Just days before writing this, as the Lord was massaging the message into my heart, our older daughter visited a new church with Roy and me. We sat behind a single father with his two young daughters. The girls were about four and six years old, and when their dad was called out of the service for a few moments, the girls immediately began to squabble. The younger girl hit the older (not too hard), and the older responded the same. The younger gave an angry face and the older dissolved into tears. I saw Trina, watching them intently, and wondered what she was thinking. She elbowed me and giggled – no doubt remembering those days with her sister. Or maybe she wanted me to DO SOMETHING. I thought about stepping in, but no real violence had been committed, and so far no profanity. Then I wondered how often our Heavenly Father watches His children mess up and mess around, all the while holding back until we cross the line. Well, in today‟s Scripture, one of God‟s children made a choice that could have damaged God‟s ultimate plan, and that crossed the line. So God stepped in.
Gen. 20:1-2 – “Now Abraham moved on from there into the region of the Negev and lived between Kadesh and Shur. For a while he stayed in Gerar, and there Abraham said of his wife Sarah, 'She is my sister.' Then Abimelech king of Gerar sent for Sarah and took her.”
- Isn't this eerily, awfully similar to Abraham's earlier sin in Egypt, when he lied to Pharaoh and said Sarah (Gen. 12:13) was his sister? But don't get caught up in the theology. Get caught up in the moment. El-Shaddai promised Sarah would bear Abraham a son – within a year. Abraham lied to save his life, and Sarah is taken to another man‟s harem. You're Abraham. Can you say, “Uh-Oh!” God needed to step in – not because Abraham deserved it, but because God purposed it. Abe messed up – again.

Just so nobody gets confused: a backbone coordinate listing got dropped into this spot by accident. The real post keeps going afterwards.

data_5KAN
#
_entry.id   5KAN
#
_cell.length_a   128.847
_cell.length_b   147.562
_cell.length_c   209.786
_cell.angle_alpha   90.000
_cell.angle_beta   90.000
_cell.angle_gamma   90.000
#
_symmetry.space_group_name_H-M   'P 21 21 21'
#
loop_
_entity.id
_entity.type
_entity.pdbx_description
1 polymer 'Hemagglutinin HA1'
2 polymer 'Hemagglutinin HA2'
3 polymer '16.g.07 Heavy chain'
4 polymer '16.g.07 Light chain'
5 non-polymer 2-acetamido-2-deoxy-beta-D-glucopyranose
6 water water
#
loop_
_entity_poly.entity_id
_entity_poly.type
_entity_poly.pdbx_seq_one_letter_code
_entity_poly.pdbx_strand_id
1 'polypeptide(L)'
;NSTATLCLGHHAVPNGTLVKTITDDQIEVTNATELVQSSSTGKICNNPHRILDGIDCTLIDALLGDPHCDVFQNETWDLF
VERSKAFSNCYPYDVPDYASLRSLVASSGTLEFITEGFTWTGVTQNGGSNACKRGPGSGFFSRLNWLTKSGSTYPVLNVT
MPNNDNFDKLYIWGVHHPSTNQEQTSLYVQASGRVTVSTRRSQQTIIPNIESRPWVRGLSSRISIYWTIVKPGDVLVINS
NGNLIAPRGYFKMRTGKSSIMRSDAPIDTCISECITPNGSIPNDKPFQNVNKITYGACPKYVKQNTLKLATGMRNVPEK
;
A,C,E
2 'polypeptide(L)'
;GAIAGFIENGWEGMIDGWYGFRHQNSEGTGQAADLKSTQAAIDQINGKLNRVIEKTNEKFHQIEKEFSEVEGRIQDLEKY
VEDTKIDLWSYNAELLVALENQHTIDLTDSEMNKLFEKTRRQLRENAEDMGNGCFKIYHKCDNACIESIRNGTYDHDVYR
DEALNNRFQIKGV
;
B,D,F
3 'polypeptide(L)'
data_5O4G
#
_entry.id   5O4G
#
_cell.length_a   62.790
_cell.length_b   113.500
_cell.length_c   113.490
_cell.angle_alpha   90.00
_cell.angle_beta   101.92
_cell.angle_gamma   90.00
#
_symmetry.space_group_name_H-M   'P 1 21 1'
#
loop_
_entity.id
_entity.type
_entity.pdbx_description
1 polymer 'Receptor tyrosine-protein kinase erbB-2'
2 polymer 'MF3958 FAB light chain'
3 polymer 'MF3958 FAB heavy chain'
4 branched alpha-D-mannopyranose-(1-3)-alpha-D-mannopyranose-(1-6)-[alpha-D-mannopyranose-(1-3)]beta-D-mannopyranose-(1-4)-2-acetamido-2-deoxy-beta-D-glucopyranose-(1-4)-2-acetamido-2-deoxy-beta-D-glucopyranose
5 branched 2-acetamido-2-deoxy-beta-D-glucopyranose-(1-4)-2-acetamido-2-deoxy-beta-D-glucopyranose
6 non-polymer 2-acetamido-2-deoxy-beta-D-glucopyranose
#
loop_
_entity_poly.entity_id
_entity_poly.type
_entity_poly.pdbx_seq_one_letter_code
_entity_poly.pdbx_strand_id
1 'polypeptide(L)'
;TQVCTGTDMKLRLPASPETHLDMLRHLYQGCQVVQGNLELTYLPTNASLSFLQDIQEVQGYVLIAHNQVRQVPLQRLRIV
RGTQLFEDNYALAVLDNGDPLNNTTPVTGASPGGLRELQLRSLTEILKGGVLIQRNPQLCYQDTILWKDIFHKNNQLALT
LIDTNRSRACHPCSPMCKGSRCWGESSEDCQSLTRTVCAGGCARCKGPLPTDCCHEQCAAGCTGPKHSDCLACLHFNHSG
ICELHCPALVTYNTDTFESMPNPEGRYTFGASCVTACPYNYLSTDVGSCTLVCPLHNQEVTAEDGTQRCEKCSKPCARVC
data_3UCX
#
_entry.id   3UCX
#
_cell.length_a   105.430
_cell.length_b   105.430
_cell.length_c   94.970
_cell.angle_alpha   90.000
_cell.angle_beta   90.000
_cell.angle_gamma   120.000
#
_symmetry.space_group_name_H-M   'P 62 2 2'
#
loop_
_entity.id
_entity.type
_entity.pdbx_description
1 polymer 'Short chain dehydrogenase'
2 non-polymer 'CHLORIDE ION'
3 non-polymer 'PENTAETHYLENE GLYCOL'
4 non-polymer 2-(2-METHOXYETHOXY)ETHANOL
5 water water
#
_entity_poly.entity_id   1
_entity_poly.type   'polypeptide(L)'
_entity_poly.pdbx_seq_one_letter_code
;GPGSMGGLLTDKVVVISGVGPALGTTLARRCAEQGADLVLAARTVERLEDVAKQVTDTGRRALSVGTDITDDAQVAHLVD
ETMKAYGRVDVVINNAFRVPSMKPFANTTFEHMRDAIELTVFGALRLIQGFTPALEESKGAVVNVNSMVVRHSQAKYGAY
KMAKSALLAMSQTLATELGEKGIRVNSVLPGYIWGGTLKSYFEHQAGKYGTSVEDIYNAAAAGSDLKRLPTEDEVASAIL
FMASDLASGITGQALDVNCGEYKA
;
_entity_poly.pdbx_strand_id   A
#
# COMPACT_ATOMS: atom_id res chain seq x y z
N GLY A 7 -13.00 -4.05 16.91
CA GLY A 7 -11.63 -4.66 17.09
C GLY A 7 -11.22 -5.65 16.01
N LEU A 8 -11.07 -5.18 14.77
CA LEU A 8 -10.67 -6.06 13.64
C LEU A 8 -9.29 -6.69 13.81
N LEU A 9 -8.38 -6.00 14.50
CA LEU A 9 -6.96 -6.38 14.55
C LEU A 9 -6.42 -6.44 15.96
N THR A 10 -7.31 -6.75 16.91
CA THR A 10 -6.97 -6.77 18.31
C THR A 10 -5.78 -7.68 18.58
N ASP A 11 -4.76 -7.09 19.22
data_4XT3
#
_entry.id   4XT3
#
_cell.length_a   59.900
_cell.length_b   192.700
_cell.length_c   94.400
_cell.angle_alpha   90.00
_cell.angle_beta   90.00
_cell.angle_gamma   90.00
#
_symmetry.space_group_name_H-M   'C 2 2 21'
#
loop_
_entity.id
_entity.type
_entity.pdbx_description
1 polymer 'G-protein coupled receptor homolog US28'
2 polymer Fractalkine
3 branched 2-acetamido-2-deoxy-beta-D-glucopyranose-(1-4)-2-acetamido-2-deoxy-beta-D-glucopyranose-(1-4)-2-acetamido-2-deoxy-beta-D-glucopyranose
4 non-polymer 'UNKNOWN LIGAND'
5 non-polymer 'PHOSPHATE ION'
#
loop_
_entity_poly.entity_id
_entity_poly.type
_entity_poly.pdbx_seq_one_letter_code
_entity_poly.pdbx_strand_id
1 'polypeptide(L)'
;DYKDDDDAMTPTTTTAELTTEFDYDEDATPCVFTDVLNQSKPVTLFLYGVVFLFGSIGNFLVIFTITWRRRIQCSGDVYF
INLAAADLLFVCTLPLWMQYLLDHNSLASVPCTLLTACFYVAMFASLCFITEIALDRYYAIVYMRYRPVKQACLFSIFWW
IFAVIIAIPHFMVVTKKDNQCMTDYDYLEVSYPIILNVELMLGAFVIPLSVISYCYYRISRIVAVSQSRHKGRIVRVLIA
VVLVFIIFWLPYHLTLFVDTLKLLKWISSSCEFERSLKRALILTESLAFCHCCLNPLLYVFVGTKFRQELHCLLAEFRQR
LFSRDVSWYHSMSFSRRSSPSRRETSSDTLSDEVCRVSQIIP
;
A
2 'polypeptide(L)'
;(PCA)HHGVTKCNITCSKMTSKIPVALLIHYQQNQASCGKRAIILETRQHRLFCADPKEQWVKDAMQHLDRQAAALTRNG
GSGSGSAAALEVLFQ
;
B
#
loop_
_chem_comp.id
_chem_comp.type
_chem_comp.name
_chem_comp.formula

- Notice that God's parental safety net extended both to the chosen (Abraham) and the “unchosen” (Abimelech). There is no indication that Abimelech had recognized El-Shaddai before this moment, yet God extended mercy to him and protected Abimelech from doing a detrimental thing.
- Can you see the squabbling children – Abim and Abe? Instead of obeying God and talking to Abraham right away, Abimelech calls in his friends for their opinions. Then, he publicly accuses Abraham, who makes excuses and justifies his sin instead of owning his deceit. If God could get a heavenly headache, this might do it.
- God moved in Abimelech's heart to: 1) let Abraham remain in the Land (Abimelech had no idea) God had promised to give his descendants; 2) add to Abraham's wealth; and 3) honor Sarah (who was ignored in Egypt's restitution).
- God moved in Abraham's heart to pray for the man who had stolen his sister/wife, and in doing so Abraham saw God's hand not only work on his behalf but through his prayers. Abimelech may not have fully understood why the wombs in his household were closed, but Abraham most certainly knew. Imagine God's power now evident in Abraham's mind – to close wombs…and to open them.